RE: XSLT 2.0: function-available() for stylesheet functions

Hi Jeni, Michael,

this is a combined reply to both of you, and I promise it'll be my last one
on the matter :)

> -----Original Message-----
> From: Jeni Tennison []
> Sent: Monday, April 15, 2002 11:38 PM
> To: Bohlmann, Karsten
> Cc: ''
> Subject: Re: XSLT 2.0: function-available() for stylesheet functions
> You could still write a
> user-defined function for date:format-date() with completely different
> semantics and as long as you don't use it in a processor that natively
> supports date:format-date() then you'll be just fine.

Not quite. Under my suggestion, the situation would be as follows: Given
that I see a stylesheet using date:format-date(), and I know that this is a
function implemented natively at least by some processors (and I do know
that if I know EXSLT, or if I browse to the page), I would be able
to conclude that

- either the stylesheet is using the function exactly as it is specified by
the corresponding standard (EXSLT)

- or it is not portable XSLT.

I could draw that conclusion without even going looking for a nasty
re-definition, because the spec would say it's illegal to
xsl:function-define natively defined functions. It's extremely unlikely that
an XSLT programmer would dream up a vendor namespace, or
http:://, without bad intentions. (Repeating myself: After all,
what are namespaces for?) My suggested regulation is as far as we can get to
prevent such abuse: A user re-defining date:format-date() would *know* that
the fallaciousness of his program would be revealed at least by some
processors (or by someone finding the re-definition).

> there's nothing stopping me from writing an XSLT processor that works
> completely differently from how XSLT is described in the
> Recommendation.

That processor would be termed non-conformant. The problem I'm talking about
is a loophole in the language definition.

> -----Original Message-----
> From: Kay, Michael []
> Sent: Monday, April 15, 2002 11:23 PM
> To: Bohlmann, Karsten; ''
> Subject: RE: XSLT 2.0: function-available() for stylesheet functions 
> > 
> > (1) function-available-as-part-of-the-language-implementation()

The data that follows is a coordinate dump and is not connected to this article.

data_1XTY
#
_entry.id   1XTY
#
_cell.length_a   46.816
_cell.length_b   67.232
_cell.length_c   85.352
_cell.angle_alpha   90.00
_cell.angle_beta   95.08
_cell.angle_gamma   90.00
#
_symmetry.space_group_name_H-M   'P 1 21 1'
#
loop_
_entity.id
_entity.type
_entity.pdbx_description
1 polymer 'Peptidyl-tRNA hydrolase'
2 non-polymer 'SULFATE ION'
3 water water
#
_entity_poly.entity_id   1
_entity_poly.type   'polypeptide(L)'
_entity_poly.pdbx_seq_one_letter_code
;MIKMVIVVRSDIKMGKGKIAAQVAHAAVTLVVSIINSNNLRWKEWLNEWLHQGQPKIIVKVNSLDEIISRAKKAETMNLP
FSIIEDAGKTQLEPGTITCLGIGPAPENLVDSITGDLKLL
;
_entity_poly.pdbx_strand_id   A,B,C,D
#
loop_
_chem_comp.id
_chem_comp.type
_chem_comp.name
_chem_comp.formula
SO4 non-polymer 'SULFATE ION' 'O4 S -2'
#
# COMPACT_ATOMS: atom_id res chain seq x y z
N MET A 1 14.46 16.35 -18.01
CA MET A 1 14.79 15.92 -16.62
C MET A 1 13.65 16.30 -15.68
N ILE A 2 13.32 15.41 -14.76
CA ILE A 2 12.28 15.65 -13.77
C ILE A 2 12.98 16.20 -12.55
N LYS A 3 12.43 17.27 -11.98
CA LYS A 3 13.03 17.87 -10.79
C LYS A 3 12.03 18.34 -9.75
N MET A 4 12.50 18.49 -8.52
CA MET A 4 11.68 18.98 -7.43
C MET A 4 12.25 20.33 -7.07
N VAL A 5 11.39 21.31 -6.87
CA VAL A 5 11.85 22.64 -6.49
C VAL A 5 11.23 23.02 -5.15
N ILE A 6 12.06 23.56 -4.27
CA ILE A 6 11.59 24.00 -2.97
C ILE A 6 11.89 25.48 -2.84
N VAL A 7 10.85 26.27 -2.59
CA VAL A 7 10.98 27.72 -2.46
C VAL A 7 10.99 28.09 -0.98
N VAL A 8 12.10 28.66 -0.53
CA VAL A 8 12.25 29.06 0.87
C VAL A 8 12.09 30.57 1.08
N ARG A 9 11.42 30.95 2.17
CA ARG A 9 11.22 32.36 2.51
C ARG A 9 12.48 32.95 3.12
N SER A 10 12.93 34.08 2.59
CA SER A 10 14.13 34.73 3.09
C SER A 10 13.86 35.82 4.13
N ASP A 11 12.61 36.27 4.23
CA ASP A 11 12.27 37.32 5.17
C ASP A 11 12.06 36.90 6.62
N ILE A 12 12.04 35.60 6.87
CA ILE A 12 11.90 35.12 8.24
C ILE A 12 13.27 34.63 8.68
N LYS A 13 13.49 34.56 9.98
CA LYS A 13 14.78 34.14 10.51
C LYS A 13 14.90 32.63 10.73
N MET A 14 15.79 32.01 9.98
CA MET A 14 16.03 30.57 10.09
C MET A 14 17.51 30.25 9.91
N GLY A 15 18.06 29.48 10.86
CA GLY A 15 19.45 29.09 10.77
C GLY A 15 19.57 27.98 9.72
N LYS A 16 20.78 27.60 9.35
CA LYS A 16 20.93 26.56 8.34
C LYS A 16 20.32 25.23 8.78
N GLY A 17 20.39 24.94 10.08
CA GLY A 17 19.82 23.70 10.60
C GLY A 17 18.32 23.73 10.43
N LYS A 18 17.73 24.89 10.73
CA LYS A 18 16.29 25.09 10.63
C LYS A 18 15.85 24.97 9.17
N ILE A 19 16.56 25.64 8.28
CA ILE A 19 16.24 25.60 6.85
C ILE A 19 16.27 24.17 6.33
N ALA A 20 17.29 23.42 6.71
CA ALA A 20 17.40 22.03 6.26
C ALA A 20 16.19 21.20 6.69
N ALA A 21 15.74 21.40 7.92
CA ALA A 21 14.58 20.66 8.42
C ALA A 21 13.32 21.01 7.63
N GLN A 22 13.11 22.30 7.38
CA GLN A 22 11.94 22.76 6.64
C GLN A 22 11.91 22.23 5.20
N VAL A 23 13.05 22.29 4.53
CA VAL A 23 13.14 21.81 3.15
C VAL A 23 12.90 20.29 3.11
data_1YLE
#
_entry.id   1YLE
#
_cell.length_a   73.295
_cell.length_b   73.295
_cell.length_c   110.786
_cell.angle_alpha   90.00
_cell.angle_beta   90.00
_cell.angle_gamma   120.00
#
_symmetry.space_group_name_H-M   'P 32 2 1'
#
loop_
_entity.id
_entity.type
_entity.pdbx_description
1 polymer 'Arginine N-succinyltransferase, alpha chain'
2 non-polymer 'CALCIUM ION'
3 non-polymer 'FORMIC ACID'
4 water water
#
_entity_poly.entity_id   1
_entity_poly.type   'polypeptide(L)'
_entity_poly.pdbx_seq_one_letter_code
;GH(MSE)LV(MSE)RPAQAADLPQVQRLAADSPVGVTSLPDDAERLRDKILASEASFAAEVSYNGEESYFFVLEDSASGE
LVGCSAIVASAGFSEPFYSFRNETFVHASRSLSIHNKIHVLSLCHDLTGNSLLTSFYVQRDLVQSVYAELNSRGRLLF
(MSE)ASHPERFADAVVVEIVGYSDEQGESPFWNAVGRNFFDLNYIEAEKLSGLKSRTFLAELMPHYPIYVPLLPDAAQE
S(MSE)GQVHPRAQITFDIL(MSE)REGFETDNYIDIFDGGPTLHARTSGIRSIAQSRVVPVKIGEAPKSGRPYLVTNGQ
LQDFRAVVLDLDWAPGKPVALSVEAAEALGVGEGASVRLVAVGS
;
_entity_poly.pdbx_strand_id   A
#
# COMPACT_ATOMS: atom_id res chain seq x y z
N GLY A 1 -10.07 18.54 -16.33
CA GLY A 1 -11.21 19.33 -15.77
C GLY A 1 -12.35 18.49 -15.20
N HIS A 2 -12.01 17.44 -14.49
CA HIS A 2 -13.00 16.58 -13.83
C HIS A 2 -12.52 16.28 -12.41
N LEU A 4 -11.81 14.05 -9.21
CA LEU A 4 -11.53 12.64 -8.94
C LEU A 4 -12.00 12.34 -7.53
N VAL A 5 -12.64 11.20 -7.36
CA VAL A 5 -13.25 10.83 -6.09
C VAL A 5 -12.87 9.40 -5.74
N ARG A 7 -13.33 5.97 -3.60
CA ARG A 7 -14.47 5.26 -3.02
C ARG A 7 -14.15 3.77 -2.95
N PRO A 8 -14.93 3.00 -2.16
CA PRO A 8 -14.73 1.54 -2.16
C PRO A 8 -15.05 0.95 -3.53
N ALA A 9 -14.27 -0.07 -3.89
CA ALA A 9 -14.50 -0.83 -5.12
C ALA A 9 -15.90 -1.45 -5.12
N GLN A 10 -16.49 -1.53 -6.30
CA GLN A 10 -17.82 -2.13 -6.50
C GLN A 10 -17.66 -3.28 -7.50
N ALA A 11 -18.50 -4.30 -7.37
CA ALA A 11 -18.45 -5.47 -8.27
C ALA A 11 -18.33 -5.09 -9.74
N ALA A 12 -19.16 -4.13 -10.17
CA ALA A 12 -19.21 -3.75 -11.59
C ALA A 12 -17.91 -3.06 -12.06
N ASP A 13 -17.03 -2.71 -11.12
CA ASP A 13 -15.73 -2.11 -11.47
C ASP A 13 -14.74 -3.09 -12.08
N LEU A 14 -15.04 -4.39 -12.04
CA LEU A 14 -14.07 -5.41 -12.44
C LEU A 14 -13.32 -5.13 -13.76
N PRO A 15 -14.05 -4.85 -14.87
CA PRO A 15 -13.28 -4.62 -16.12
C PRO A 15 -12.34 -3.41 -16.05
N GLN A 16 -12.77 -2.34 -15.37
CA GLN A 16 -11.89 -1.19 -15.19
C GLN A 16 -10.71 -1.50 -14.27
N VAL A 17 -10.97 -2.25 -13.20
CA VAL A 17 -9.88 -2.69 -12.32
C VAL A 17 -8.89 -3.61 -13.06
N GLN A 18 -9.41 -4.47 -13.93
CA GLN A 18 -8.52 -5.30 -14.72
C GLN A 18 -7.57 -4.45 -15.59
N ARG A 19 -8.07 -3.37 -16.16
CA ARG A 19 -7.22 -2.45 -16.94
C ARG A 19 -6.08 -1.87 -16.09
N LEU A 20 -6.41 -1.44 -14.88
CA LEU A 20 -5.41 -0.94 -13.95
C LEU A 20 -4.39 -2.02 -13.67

> > 
> > while your interpretation is
> > 
> > (2) function-call-will-be-successful()
> No, there's nothing about function-available that guarantees 
> that a function
> call will be successful. It's relevant to test availability 
> of functions in
> the core library, in vendor libraries, and in third-party 
> libraries such as
> The important thing is that some of these third-party libraries may be
> implemented using xsl:function. The stylesheet writer 
> shouldn't care whether
> the function is written in Java, in Javascript, or in XSLT;
> function-available() should return true for all these cases.
> Michael Kay

The important thing, from my viewpoint, is that function-available() with
its single string parameter only makes sense if the set of strings for which
it may return TRUE is clearly defined by a set of documents. It is useless
for program-defined functions, including EXSLT functions pasted into a
program with xsl:function (because the pasting may be erroneous for whatever
reason). That's because nothing is said about the *signature* or *semantics*
of the function name in question. If function-available('foo:bar') gives me
TRUE, this is of absolutely no use to me, *unless* it implies a guarantee
about the signature and semantics of foo:bar(). That guarantee can only come
from a standard or vendor document.

Therefore, it's my conviction that function-available() should return TRUE
only for function names implemented by the processor; and it should be
forbidden to over-define these functions by xsl:function.

Best regards,
Karsten Bohlmann

Received on Tuesday, 16 April 2002 06:47:18 UTC